I awoke this morning to hear two attacks against local eating, one on the radio while I was still in bed, the other a blog post that popped up in my feed reader. Both of them missed the mark by reasonably wide margins.
First, on WBEZ I listened to the Marketplace Morning Report at 4:50am (I get up early so you don’t have to). They played a segment from Will Wilkinson of the Cato Institute. Mr. Wilkinson correctly points out that food miles may not be the chief source of carbon emissions that your food creates. He goes on to point out that there is a complex, nuanced relationship between the food we eat and the environment that we live in:
A tomato raised in a heated greenhouse next door can be more carbon-intensive than one shipped halfway across the globe. And cows spew a lot more greenhouse gas than hens, or kumquats, so eating just a bit less beef can do more carbon-wise than going completely local. It’s complicated.
Yes, Mr. Wilkinson, you are correct, it’s complicated, which is exactly why I was so puzzled when you moved on to such a gross oversimplification in your next statement:
But one thing is clear enough: the farmers in Mexico, China, and Brazil, who produce a lot of the imported food Americans eat, are poorer than the farmers here in Iowa…But the way poor people get less poor is to do business with people who have a lot of money, like us.
Are central and South American economies so dependent on food export incomes that if we decreased our consumption by a fraction, they’d slip further into poverty? I doubt it, but I’d like to see Mr. Think-Tank back his hypothesis up with some research. Is he advocating outsourcing our food supply as a goodwill effort towards improving conditions in third world countries? Aren’t there economic, security, and safety concerns that come along with that line of thinking? Does he advocate buying cars that were made in the poorest country we can find? What about our clothes? The Chinese workers that make most imported clothing are very poor, but they’re not exactly treated well by their employers or their governments. I don’t have all the facts in front of me, but to quote Mr. Wilkinson, “it’s complicated”.
Steven Dubner, author of Freakonomics, published a piece in his blog by James McWilliams a historian at Texas State University. Mr. McWilliams takes the anti-locavore argument to silly new heights by equating “eating local” with “setting up regional food systems”. He points out that every region is not equipped to produce a completely diverse food supply year round.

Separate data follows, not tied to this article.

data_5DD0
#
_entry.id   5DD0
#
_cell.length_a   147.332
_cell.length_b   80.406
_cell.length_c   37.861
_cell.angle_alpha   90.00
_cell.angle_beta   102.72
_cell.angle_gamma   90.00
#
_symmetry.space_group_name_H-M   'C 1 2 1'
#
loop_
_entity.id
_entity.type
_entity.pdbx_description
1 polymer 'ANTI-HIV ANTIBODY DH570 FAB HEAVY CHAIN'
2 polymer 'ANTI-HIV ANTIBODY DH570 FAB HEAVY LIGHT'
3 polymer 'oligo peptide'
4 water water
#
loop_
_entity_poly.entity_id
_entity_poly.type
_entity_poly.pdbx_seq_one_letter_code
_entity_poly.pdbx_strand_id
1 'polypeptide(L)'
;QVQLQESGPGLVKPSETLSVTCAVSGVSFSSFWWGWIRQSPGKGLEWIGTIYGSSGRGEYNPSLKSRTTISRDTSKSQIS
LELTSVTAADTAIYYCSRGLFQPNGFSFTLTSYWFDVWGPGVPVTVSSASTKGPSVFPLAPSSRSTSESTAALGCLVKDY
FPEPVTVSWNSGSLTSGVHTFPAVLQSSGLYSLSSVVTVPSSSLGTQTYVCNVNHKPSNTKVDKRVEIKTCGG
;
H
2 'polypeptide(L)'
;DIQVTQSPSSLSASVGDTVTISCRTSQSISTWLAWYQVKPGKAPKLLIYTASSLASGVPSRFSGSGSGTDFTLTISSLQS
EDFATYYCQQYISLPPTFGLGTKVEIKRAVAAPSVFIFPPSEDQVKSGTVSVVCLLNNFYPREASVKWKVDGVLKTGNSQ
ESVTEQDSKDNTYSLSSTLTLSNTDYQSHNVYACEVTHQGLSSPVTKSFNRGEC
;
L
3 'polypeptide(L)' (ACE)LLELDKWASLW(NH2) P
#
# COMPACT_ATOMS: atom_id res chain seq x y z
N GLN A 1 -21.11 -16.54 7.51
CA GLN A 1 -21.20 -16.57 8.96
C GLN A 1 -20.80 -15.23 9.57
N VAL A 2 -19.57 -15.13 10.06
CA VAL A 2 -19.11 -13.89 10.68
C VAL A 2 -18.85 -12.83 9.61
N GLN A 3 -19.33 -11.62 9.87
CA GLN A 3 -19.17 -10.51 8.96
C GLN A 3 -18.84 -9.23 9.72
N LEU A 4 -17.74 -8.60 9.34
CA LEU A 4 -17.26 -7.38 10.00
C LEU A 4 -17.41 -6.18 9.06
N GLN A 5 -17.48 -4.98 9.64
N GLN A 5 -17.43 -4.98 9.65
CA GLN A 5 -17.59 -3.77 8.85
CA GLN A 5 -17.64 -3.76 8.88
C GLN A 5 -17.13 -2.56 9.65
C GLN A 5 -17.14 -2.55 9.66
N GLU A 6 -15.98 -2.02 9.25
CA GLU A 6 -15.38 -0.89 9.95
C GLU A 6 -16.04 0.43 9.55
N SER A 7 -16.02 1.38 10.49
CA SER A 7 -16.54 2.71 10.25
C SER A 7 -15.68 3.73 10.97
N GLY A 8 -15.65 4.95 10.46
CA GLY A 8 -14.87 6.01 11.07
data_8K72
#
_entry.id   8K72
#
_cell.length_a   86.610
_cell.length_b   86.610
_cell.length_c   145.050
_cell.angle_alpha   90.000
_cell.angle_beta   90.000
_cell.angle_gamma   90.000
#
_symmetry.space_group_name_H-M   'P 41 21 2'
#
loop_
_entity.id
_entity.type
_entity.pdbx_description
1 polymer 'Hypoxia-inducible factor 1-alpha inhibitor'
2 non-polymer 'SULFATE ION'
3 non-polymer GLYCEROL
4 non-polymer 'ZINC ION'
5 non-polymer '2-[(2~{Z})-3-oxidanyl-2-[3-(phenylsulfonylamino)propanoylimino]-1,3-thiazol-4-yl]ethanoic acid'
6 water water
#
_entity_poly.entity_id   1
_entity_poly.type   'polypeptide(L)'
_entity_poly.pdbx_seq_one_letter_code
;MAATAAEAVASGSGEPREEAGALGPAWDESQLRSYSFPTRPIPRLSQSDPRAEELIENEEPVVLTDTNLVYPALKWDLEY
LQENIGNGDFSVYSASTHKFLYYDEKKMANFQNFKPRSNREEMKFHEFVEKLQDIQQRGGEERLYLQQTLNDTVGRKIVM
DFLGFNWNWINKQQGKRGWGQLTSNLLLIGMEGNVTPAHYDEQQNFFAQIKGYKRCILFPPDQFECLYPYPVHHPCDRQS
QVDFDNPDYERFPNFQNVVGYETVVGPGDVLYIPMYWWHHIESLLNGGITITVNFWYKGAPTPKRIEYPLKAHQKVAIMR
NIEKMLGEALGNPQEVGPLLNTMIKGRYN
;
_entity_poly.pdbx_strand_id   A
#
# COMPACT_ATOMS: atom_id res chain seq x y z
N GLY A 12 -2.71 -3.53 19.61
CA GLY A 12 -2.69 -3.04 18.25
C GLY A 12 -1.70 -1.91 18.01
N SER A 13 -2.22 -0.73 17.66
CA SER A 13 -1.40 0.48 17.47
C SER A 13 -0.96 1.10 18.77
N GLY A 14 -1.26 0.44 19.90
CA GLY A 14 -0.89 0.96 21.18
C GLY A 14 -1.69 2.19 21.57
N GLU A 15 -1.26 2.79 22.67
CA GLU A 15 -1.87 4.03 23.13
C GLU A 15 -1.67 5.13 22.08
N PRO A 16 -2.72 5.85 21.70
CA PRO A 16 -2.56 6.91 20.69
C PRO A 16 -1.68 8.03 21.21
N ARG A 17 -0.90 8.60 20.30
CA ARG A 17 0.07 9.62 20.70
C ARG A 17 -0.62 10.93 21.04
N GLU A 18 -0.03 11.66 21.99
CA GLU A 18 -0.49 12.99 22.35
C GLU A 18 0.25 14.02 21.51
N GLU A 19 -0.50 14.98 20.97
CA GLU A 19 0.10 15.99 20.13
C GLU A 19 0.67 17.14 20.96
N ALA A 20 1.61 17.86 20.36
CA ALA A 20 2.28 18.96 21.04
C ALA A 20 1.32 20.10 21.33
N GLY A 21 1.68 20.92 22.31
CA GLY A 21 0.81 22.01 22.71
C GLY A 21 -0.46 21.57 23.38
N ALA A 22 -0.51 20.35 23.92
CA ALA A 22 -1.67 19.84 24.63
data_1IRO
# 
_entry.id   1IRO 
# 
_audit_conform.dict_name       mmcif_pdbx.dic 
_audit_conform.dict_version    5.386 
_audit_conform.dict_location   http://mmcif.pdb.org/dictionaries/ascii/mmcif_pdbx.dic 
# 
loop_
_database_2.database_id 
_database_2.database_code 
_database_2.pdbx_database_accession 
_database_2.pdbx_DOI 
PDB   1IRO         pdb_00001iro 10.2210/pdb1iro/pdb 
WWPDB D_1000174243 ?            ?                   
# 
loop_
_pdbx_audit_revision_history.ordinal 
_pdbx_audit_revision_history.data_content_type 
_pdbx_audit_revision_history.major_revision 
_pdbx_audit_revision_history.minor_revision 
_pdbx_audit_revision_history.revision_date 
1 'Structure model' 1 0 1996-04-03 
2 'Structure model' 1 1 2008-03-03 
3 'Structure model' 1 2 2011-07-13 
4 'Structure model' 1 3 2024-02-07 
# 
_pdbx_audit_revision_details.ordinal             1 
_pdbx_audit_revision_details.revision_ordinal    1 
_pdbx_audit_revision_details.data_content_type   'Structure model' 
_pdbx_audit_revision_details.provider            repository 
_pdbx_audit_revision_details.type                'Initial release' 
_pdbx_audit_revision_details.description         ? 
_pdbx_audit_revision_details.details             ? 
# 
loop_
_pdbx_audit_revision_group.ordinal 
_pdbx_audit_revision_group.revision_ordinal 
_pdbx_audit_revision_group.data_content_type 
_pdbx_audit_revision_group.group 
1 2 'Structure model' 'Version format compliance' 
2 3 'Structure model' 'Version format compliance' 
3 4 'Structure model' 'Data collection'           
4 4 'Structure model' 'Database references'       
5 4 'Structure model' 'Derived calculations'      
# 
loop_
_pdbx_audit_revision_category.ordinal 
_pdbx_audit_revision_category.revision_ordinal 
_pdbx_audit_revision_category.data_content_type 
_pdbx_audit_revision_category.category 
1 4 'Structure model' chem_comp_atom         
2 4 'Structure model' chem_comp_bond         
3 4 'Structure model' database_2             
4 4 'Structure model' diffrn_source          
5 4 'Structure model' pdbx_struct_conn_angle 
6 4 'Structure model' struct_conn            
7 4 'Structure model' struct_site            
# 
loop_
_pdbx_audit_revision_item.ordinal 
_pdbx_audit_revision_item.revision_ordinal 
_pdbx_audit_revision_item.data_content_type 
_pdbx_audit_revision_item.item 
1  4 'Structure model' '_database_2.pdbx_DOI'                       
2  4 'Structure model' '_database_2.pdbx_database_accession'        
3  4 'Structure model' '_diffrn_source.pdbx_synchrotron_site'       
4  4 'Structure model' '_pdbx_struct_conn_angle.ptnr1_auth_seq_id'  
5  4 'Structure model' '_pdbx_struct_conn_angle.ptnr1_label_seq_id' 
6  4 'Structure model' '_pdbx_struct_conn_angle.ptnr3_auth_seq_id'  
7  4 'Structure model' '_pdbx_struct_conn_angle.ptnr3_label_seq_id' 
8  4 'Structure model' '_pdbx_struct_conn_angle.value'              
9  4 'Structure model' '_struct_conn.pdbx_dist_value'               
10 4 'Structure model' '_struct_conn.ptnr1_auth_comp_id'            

The first comment at the bottom of this blog post hits the nail on the head when he points out that Mr. McWilliams is “setting up a straw locavore”. I’m not sure I’ve ever met a locavore or even anyone at a farmer’s market who is pushing for diverse, independent regional food systems. We understand that coffee doesn’t grow in Iowa and there’s not too much wheat growing in Arizona. Most locavores I’ve spoken to advocate a more simplified diet that focuses on the best of what their region has to offer. Either we make some sacrifices to avoid foods that aren’t local, or we make concessions for the things we enjoy or need.
Mr. McWilliams spent a lot of energy attacking a position that really just doesn’t exist.
Both of these pieces illustrate what’s behind a bit of my frustration with the word “locavore”. They both seem to believe that it’s an unyielding point of view, like veganism. They’re taking this misconception and attacking a belief that doesn’t really exist, meanwhile taking aim at practical local eaters at the same time. Motivations behind eating local are not singular nor are they unyielding.
Is it really so wrong to want to choose a ripe peach grown in your home state rather than grapes shipped in from Chile?